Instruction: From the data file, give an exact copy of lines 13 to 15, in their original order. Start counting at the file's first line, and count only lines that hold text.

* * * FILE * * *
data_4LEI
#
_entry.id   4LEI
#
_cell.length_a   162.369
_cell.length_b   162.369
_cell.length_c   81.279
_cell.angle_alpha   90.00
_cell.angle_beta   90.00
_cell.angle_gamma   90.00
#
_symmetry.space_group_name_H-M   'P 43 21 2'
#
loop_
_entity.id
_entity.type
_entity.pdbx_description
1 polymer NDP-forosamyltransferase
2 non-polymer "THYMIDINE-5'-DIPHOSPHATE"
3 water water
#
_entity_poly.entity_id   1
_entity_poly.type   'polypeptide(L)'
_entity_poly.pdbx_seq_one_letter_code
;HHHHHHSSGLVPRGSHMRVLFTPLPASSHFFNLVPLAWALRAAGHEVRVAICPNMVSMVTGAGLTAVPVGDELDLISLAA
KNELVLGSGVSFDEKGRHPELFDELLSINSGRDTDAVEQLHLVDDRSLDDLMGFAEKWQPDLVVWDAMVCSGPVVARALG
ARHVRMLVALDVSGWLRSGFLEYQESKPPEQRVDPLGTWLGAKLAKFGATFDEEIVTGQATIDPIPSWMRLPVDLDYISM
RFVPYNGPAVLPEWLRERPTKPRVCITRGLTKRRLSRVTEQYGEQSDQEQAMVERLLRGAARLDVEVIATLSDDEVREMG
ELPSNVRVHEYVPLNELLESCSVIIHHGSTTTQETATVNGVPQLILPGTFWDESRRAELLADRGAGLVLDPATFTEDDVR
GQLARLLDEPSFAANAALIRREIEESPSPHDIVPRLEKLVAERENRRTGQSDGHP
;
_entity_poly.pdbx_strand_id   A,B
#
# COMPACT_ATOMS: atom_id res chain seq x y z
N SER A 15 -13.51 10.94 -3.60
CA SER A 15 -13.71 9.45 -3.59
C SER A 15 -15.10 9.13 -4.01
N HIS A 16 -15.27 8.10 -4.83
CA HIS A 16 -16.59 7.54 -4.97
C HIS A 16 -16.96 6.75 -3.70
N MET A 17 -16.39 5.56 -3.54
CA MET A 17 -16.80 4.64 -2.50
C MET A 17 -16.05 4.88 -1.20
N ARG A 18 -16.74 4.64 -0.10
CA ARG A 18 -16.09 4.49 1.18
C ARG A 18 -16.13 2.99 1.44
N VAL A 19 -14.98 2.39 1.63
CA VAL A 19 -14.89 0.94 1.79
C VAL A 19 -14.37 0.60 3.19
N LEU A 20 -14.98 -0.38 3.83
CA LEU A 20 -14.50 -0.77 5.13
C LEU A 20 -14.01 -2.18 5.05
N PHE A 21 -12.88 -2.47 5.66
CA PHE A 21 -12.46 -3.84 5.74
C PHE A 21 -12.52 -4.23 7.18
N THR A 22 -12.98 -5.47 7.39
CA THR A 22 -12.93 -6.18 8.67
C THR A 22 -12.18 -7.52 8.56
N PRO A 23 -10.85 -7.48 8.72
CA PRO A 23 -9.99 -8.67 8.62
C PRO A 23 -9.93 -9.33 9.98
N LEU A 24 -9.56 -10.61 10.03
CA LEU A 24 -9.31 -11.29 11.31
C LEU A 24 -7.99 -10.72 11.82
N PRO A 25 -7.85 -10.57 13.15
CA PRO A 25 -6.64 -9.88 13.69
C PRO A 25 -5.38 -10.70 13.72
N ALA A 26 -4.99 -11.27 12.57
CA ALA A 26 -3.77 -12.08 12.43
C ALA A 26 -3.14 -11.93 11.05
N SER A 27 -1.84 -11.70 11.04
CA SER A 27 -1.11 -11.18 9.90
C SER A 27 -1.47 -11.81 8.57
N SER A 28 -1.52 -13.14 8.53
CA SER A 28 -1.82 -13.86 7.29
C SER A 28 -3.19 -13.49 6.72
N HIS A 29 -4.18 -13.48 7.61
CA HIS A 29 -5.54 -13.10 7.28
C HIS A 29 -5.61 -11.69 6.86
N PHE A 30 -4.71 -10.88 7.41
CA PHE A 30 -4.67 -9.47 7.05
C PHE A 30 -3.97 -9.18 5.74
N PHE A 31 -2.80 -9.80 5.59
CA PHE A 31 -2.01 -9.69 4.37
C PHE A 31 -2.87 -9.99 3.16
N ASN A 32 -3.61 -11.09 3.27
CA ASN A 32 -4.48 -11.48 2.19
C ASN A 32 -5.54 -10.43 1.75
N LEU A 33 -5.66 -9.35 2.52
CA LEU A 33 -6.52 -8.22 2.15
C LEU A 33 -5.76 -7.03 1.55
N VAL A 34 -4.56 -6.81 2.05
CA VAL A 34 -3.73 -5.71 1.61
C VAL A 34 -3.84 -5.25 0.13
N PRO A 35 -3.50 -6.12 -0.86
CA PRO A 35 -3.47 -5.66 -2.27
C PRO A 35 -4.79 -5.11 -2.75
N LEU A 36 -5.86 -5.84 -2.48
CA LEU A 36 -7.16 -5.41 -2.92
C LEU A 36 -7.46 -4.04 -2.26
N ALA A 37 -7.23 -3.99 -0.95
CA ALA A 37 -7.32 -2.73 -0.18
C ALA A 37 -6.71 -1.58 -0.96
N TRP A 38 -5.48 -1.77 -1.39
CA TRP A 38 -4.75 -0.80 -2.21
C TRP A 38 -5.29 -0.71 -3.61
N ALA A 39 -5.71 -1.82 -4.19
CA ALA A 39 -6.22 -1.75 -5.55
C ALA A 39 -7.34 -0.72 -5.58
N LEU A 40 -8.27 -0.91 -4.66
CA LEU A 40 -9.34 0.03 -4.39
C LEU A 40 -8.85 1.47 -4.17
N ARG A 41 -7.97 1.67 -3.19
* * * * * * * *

#
loop_
_entity.id